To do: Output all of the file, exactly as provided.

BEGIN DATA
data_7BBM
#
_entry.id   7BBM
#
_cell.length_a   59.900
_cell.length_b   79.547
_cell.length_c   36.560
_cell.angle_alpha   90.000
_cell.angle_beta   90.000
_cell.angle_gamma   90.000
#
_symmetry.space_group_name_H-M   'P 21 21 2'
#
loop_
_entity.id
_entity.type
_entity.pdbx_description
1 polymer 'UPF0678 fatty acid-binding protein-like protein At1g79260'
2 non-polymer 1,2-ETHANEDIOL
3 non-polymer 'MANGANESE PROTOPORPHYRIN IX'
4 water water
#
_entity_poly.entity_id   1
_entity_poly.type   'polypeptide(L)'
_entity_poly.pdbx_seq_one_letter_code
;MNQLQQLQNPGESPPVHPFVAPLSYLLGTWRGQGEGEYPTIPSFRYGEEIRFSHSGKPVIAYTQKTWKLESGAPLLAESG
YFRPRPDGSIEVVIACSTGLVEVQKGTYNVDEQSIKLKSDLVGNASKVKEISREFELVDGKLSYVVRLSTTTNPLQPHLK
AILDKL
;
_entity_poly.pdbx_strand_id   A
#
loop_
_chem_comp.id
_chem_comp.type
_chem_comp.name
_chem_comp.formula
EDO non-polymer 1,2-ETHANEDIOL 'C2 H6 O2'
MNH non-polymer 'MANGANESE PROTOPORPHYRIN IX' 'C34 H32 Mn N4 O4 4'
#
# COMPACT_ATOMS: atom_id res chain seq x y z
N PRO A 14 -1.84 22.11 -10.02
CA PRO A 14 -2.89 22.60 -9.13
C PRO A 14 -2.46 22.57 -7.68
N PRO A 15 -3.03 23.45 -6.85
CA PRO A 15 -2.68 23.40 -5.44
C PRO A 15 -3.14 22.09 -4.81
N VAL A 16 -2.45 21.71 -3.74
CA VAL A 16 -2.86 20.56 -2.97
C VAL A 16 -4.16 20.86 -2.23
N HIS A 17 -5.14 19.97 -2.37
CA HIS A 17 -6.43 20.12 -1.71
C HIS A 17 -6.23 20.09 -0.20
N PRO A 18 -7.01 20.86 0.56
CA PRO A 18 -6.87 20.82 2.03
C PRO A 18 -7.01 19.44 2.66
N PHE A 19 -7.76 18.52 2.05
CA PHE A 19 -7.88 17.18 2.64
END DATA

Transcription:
data_7BBM
#
_entry.id   7BBM
#
_cell.length_a   59.900
_cell.length_b   79.547
_cell.length_c   36.560
_cell.angle_alpha   90.000
_cell.angle_beta   90.000
_cell.angle_gamma   90.000
#
_symmetry.space_group_name_H-M   'P 21 21 2'
#
loop_
_entity.id
_entity.type
_entity.pdbx_description
1 polymer 'UPF0678 fatty acid-binding protein-like protein At1g79260'
2 non-polymer 1,2-ETHANEDIOL
3 non-polymer 'MANGANESE PROTOPORPHYRIN IX'
4 water water
#
_entity_poly.entity_id   1
_entity_poly.type   'polypeptide(L)'
_entity_poly.pdbx_seq_one_letter_code
;MNQLQQLQNPGESPPVHPFVAPLSYLLGTWRGQGEGEYPTIPSFRYGEEIRFSHSGKPVIAYTQKTWKLESGAPLLAESG
YFRPRPDGSIEVVIACSTGLVEVQKGTYNVDEQSIKLKSDLVGNASKVKEISREFELVDGKLSYVVRLSTTTNPLQPHLK
AILDKL
;
_entity_poly.pdbx_strand_id   A
#
loop_
_chem_comp.id
_chem_comp.type
_chem_comp.name
_chem_comp.formula
EDO non-polymer 1,2-ETHANEDIOL 'C2 H6 O2'
MNH non-polymer 'MANGANESE PROTOPORPHYRIN IX' 'C34 H32 Mn N4 O4 4'
#
# COMPACT_ATOMS: atom_id res chain seq x y z
N PRO A 14 -1.84 22.11 -10.02
CA PRO A 14 -2.89 22.60 -9.13
C PRO A 14 -2.46 22.57 -7.68
N PRO A 15 -3.03 23.45 -6.85
CA PRO A 15 -2.68 23.40 -5.44
C PRO A 15 -3.14 22.09 -4.81
N VAL A 16 -2.45 21.71 -3.74
CA VAL A 16 -2.86 20.56 -2.97
C VAL A 16 -4.16 20.86 -2.23
N HIS A 17 -5.14 19.97 -2.37
CA HIS A 17 -6.43 20.12 -1.71
C HIS A 17 -6.23 20.09 -0.20
N PRO A 18 -7.01 20.86 0.56
CA PRO A 18 -6.87 20.82 2.03
C PRO A 18 -7.01 19.44 2.66
N PHE A 19 -7.76 18.52 2.05
CA PHE A 19 -7.88 17.18 2.64